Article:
The OMG-They-Had-Digable-Planets Virtual Gala: Autism FYI

On December 12, the Bowie, MD-based Autism FYI threw what appears to be one of the most festive Holiday Galas we’ve seen. It had the hallmarks of an unmistakable virtual fundraiser — tickets were $100 — but the proceeds were worth it as they promote “a safe environment, employment opportunities, and independence of those on the Autism Spectrum.”  

WHAT STANDS OUT: Indulge us a quick preach: Whether your fundraising event is virtual or hybrid, the virtual component requires a little extra love and production. This is because so many of the natural, in-person rewards of physical interactions are missing. Social dynamics have to be re-established and experiences re-imagined if you want to nail it on a virtual event. Autism FYI kind of blew this out of the water with a high-profile celebrity line-up (including Kenny Lattimore, Slyver Logan Sharp, Digable Planets, to name a fraction), as well as a silent auction with prizes that ranged from 24 gourmet cookies to $1,000 off your first bill with a MD-based plastic surgeon. (There were other cool prizes in between, for those not due for a lift & tuck.) It was the kind of event that promised to make passive observers wish they had a ticket, and engaged donors happy to purchase a few.  

We also just like Digable Planets.

Digable Planets

When a Virtual Fundraiser isn’t a Fundraiser (or is it?): The Isaac Foundation

Ontario-based Isaac Foundation, which funds innovative research on rare diseases, hosted its 9th Annual GALA FOR A CURE on December 12. The virtual event emphasized “connecting” over fundraising and featured a prize-incentivized “ugly sweater” party. The agenda also promised a “festive holiday program for the whole family” with music, interviews, and patient stories. 

WHAT STANDS OUT: Everything about the way Isaac Foundation described this event points to their confidence that it would foster meaningful connections, while keeping the cause and issues in focus but not overbearing. And since that’s what they believe as an organization, that’s what they got. The curveball was having, essentially, no apparent fundraising call to action. Whether that’s reverse psychology, or indicative of a unique donor culture or both, we can only be impressed with their confidence.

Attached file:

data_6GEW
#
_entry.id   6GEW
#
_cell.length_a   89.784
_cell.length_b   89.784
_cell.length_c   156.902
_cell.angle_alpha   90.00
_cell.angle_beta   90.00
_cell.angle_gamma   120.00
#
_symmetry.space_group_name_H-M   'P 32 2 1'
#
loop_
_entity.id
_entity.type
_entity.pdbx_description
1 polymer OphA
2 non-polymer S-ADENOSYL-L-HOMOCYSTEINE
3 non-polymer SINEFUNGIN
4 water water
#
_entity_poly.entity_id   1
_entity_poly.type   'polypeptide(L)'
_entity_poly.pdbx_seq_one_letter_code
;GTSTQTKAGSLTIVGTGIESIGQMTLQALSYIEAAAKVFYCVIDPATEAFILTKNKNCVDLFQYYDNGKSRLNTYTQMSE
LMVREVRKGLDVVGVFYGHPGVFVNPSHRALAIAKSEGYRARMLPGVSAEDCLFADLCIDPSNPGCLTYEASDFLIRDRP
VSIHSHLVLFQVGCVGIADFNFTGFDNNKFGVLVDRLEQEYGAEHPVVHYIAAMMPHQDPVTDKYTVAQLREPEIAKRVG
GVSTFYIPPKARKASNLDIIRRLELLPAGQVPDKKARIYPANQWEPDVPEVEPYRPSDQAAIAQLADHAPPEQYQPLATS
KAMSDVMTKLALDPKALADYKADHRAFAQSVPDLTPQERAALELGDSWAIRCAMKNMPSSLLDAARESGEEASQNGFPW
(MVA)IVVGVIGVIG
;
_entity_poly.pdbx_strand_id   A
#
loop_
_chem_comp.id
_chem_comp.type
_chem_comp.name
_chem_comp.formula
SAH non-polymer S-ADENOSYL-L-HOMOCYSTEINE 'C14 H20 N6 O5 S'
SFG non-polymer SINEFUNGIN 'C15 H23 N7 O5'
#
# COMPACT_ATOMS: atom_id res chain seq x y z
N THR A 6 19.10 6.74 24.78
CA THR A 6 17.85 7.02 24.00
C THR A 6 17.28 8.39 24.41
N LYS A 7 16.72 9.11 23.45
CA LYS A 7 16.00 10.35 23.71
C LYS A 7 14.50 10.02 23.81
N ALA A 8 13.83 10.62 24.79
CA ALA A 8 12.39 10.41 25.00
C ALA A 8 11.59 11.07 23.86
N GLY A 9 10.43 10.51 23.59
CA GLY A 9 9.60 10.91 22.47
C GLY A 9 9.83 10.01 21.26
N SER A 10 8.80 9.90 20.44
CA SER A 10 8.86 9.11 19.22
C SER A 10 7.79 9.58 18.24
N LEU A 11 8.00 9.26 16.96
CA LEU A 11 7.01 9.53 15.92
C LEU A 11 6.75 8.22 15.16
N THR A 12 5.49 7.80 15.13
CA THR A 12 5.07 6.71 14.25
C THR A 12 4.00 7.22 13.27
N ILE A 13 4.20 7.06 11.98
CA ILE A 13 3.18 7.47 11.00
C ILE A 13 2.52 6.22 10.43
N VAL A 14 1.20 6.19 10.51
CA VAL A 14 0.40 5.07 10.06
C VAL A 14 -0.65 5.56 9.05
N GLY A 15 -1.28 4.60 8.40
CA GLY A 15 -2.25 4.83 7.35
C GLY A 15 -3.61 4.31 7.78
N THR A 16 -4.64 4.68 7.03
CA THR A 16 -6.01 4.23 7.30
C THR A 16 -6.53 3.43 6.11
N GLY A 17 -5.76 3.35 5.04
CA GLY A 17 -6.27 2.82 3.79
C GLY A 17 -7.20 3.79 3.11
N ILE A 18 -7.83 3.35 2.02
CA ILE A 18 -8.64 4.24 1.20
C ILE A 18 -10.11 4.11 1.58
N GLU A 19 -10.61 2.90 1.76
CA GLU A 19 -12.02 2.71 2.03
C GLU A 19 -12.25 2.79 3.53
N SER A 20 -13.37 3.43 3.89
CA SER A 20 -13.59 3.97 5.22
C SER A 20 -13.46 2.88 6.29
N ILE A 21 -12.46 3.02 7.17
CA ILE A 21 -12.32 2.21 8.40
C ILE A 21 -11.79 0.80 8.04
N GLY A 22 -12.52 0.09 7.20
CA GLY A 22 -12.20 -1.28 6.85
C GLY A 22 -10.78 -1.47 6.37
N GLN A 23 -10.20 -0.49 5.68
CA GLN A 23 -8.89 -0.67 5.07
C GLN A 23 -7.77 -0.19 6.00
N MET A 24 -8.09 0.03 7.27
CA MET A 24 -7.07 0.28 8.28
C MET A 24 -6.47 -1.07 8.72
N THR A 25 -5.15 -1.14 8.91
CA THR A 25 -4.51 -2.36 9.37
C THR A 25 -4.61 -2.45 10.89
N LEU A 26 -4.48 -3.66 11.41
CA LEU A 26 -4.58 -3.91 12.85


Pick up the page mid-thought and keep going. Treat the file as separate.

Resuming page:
How to Make a Webinar Cinematic: Rise Up 4 Justice

The University of California-based Rise Up for Justice initiative, which consists of a series of “cutting-edge” webinar-based conversations with leading activists and experts around the Black Lives Matter movement, hosted its webinar, titled, “The Surveillance State, Social Safety, and Building Power,” on December 9. Rise Up describes itself as a “non-partisan project of the Othering & Belonging Institute at UC Berkeley in collaboration with leading movement organizations from around the country.”

WHAT STANDS OUT: Full disclosure: Unlike the other virtual events in this blog post, Rise Up is a We & Goliath client, and we’ve had the awesome fortune of producing their webinar series for the past six months — ”The Surveillance State” was our fifth in that series. This doesn’t fall in the category of a virtual fundraising event. The reason we include it here is because it corroborates our earlier point about the power that virtual events have in nurturing community. Like an email marketing campaign on steroids. However, the greatest enemy to the success of a “series” is irrelevance, stagnation. This is why in our approach, we (in a way) wiped away the word “series” from our heads and replaced it with “living story.” This required us to design an experience not just for the event, but for its recording — that leave-behind that has the potential to be a gem or a dud; the power to take off on social media, in post-COVID classrooms and lecture-halls, and even at future virtual or hybrid events. What does this look like? Two examples: In Rise Up’s August event, “Activist-Athletes Elect Justice,” we added animated documentary storytelling effects to run alongside the panelist dialogue. The result was a seamless visual voiceover effect, where iconic images from televised sports gave a profound gravity to the event speakers, speaking organically as themselves. The second example of this cinematic storytelling can be viewed in “The Surveillance State” recording, where renowned performance poet, Jerry Quickley, bookended the panel session with a dramatic reading from “WHISTLEBLOWER,” which is worth viewing in its entirety.